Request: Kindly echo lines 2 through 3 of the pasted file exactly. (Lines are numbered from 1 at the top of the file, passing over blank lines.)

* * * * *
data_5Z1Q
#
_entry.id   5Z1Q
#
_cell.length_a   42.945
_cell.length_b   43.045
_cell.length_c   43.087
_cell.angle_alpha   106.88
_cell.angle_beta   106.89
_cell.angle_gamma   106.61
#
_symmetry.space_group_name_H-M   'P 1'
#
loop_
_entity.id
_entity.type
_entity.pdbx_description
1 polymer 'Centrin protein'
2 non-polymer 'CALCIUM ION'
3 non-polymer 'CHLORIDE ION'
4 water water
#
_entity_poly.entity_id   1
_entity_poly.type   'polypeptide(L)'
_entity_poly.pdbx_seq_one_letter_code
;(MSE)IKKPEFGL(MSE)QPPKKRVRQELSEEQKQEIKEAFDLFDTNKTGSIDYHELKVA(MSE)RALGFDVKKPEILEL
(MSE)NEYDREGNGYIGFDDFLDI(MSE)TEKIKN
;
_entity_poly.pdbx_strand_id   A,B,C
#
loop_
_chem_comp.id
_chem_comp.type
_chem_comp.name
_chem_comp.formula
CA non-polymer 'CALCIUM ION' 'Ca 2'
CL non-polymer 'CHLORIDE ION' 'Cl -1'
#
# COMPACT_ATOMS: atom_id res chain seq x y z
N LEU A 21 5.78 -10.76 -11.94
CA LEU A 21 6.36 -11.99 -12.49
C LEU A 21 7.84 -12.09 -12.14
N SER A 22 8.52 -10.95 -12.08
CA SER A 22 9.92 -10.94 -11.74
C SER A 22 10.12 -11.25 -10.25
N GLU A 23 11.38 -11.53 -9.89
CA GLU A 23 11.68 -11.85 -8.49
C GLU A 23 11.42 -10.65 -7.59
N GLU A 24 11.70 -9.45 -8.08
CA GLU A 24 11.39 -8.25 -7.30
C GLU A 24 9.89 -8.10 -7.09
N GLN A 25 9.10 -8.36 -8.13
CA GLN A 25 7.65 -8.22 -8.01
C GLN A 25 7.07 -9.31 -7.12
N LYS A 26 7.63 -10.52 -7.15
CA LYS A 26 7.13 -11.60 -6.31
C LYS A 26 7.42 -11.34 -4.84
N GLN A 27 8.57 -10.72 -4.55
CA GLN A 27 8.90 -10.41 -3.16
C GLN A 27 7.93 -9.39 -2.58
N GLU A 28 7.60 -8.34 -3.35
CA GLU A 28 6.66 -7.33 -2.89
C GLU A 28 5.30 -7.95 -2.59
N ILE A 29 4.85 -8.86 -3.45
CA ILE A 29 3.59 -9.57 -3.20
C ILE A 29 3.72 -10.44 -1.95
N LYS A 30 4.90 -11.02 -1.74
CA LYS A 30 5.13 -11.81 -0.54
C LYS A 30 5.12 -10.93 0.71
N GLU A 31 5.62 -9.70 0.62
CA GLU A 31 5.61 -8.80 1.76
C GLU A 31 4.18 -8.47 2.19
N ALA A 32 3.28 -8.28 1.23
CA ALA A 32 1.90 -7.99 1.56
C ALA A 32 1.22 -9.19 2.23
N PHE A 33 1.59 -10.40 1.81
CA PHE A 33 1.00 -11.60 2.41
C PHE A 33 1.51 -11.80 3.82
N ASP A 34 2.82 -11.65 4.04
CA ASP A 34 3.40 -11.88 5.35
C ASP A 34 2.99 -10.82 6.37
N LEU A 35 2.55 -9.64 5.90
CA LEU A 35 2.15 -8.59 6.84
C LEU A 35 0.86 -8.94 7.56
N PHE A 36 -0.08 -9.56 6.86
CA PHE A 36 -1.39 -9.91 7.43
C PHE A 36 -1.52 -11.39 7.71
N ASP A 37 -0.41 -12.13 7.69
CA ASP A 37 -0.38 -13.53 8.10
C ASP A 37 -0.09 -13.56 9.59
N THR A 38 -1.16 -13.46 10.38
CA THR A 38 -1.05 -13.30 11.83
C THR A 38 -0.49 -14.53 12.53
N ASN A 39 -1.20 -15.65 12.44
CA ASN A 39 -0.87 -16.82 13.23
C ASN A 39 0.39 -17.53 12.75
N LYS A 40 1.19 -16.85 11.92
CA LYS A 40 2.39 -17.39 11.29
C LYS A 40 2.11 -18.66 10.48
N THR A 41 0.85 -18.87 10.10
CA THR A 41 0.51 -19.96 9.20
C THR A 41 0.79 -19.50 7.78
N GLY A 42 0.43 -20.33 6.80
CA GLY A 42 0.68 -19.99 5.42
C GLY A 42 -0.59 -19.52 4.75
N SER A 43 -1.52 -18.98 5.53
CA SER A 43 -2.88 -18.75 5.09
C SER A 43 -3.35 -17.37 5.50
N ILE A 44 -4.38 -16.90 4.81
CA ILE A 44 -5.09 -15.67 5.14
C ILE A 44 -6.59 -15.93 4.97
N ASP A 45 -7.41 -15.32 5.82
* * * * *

#
_entry.id   5Z1Q